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Problems with handling finishing the playback

Apr 26, 2009 at 9:32 PM
Edited Apr 27, 2009 at 10:54 AM
Hello,
first thanks for providing such great software for .NET to play WAV and MP3.

However I'm having troubles with handling the playback finished (meaning by that that the input stream reached its end). I'm playing MP3 from file - constant bit rate 128 kbps, using WaveOut and I noticed playbackStopped event will not handle when the stream reaches its end (the OnDone method has a byte array full of zeroes, however it is expecting from the method Read to return 0. So I tried adding to the WaveStream Read method that if (Position >= Length) return 0; The event was signalled, but even sooner that the playback truly finished (I noticed the MP3 length is 4:34, while the real MP3 length is 4:39, put playing it is flawless. At 4:34 the Position = Length in the MP3FileReader.). Any suggestion why that might be happening?

EDIT:
I added the Position >= Length thing to the wrong stream. However I noticed that in WaveChannel32.cs in method Read there is a bug with PaddingWithZeroes. The buffer was padded with zeroes even if the the read from the source stream returned zero and the return value was the length of the array. So by adding a check to return a zero when the SourceStream read method returns 0 I resolved the issue and the StoppedCallback is now properly called when the playing truly finishes.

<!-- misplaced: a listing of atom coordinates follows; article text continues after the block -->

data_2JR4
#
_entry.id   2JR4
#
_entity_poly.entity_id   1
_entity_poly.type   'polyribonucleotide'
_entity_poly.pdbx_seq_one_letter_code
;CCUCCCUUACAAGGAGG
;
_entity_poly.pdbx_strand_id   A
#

Coordinator
May 14, 2009 at 5:48 PM

Hi there,

The length determining of MP3 files is not particularly good, as it may be VBR, in which case it cannot be determined. The solution you have come up with is the right approach though.

Mark

Jun 18, 2009 at 7:18 AM

Mark:

I've built a waveform visualization around NAudio, but I'm being bitten badly by the MP3 length issue. I find that when I open an MP3 file, the length is a couple of seconds shorter than reported by other audio editors and that as the file plays, it gets out of sync with the waveform. When I open a WAV file, this is not a problem.

I understand that determining the MP3 length without scanning the whole file makes it hard to predict the length, but isn't there some way that one can determine the actual length? Even if it means scanning the whole file?

Russell

 

Coordinator
Jun 18, 2009 at 11:24 AM

Yes, it should be possible to determine the length if you read the entire file. You could even generate a map of positions in the file to timestamps to aid in repositioning later. Its something that would be nice to put into a future version.